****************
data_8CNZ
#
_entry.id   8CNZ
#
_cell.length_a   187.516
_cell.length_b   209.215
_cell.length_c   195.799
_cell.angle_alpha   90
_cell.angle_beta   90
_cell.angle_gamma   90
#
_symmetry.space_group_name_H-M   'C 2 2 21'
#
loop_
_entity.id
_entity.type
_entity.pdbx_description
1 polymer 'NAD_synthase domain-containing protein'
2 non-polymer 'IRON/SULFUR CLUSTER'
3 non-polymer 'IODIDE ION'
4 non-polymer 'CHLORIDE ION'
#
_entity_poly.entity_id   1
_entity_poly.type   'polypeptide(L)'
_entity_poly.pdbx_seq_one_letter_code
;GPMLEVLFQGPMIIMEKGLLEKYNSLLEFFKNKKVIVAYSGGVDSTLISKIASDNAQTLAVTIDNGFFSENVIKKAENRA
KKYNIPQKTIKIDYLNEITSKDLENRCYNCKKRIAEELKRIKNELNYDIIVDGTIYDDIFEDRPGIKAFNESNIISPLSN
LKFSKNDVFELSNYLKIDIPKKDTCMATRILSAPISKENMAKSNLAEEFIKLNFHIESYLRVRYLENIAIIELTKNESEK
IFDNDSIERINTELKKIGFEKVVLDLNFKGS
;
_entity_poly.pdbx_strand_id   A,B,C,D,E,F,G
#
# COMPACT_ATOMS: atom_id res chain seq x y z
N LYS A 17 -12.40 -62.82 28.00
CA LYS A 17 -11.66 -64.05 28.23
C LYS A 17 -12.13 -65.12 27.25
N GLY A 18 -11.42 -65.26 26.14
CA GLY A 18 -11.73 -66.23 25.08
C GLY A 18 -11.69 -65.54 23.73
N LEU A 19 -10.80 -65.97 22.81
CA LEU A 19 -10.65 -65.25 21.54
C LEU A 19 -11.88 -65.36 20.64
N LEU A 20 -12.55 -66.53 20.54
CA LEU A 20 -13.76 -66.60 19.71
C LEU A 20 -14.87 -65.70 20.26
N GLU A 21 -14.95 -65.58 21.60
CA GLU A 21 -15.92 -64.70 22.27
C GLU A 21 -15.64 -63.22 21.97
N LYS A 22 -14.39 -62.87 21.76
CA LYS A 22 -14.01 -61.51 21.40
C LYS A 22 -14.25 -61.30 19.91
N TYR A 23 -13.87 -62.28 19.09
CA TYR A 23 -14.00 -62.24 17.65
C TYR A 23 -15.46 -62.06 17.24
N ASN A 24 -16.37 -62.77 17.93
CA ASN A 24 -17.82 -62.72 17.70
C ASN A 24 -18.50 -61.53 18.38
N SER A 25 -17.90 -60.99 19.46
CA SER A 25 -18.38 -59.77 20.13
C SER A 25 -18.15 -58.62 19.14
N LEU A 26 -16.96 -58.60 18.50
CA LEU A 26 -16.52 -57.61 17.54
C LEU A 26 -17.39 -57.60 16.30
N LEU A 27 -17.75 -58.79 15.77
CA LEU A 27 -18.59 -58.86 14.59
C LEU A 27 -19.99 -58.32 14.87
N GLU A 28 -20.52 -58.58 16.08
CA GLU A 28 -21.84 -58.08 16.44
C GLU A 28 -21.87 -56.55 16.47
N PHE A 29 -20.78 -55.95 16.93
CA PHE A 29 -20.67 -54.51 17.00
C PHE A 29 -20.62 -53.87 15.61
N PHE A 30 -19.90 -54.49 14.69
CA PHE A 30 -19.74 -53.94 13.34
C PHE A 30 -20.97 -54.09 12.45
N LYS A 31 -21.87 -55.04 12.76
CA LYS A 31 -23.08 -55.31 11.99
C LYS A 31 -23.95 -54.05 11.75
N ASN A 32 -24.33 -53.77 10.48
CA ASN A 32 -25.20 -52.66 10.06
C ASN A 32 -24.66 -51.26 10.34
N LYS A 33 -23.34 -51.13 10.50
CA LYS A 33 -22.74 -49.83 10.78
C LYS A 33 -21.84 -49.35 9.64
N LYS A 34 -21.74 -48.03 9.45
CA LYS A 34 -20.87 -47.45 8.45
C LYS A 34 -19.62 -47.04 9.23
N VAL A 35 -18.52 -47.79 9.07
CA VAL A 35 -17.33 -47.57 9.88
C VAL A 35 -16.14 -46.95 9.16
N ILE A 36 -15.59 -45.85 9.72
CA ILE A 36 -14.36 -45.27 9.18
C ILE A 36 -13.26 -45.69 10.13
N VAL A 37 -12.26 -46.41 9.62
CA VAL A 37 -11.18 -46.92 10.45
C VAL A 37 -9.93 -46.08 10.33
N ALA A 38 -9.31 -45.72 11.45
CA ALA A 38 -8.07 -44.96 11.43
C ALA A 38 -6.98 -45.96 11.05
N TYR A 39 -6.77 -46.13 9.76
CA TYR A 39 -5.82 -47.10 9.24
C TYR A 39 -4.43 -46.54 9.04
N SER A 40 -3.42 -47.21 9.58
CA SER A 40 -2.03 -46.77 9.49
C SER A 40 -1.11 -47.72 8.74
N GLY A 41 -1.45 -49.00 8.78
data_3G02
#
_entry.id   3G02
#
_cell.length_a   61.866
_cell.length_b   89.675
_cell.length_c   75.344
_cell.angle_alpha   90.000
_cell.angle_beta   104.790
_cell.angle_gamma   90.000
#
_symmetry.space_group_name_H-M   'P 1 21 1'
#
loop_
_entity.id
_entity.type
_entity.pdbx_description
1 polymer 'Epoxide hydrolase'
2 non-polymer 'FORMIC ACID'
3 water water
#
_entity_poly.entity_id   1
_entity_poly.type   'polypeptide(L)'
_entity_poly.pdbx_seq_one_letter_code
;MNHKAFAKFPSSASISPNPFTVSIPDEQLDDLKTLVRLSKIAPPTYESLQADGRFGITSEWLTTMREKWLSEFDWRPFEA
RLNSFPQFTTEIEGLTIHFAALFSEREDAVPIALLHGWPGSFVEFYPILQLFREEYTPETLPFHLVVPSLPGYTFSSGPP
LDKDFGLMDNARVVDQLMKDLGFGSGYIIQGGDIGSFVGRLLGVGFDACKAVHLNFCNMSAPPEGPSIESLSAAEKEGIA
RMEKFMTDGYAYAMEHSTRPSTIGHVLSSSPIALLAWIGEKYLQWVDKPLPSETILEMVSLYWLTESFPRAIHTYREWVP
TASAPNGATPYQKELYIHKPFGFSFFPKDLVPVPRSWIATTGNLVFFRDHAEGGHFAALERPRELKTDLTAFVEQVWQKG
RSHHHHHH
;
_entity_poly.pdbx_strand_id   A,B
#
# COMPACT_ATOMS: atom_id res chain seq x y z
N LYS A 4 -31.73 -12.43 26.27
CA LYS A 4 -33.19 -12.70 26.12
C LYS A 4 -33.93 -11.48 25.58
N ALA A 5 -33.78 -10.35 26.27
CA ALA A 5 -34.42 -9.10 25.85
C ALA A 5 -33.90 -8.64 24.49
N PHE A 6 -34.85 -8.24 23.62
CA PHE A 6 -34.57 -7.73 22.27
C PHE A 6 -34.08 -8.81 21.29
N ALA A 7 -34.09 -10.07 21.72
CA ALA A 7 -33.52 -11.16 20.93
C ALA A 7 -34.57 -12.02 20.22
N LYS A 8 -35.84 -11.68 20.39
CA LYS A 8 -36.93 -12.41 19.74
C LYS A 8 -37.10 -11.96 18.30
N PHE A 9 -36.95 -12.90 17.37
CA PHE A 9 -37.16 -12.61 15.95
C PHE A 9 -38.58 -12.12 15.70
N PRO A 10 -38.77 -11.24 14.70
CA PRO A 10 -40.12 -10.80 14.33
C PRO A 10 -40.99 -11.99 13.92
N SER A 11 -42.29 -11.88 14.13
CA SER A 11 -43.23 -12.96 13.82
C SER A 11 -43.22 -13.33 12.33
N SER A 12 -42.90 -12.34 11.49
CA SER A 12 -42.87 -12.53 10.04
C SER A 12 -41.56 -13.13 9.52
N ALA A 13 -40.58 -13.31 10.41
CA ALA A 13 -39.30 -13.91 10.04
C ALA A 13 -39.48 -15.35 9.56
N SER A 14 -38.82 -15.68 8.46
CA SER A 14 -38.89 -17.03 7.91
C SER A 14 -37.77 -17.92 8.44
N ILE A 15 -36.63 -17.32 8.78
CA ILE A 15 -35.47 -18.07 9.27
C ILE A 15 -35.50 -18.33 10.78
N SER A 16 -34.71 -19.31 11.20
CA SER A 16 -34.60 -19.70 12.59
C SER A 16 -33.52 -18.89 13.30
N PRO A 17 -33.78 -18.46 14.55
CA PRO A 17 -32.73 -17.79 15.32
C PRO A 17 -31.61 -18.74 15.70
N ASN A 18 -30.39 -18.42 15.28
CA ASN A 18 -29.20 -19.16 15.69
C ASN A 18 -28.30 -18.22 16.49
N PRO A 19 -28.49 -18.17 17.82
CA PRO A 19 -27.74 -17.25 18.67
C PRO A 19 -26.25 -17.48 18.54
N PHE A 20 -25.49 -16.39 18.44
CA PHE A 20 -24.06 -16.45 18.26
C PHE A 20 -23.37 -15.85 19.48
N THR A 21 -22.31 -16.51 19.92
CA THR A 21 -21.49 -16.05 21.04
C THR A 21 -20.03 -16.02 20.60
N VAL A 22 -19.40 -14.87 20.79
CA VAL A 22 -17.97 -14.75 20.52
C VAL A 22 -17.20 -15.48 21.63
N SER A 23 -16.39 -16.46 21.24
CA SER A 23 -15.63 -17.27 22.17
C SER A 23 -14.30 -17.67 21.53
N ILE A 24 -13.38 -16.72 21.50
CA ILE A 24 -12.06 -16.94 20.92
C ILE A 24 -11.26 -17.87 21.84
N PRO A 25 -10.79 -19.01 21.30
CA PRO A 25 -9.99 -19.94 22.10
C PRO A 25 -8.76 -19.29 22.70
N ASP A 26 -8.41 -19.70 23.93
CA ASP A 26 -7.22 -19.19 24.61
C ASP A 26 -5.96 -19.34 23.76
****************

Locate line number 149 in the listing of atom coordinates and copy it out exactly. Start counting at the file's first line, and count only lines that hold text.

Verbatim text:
C PHE A 6 -34.08 -8.81 21.29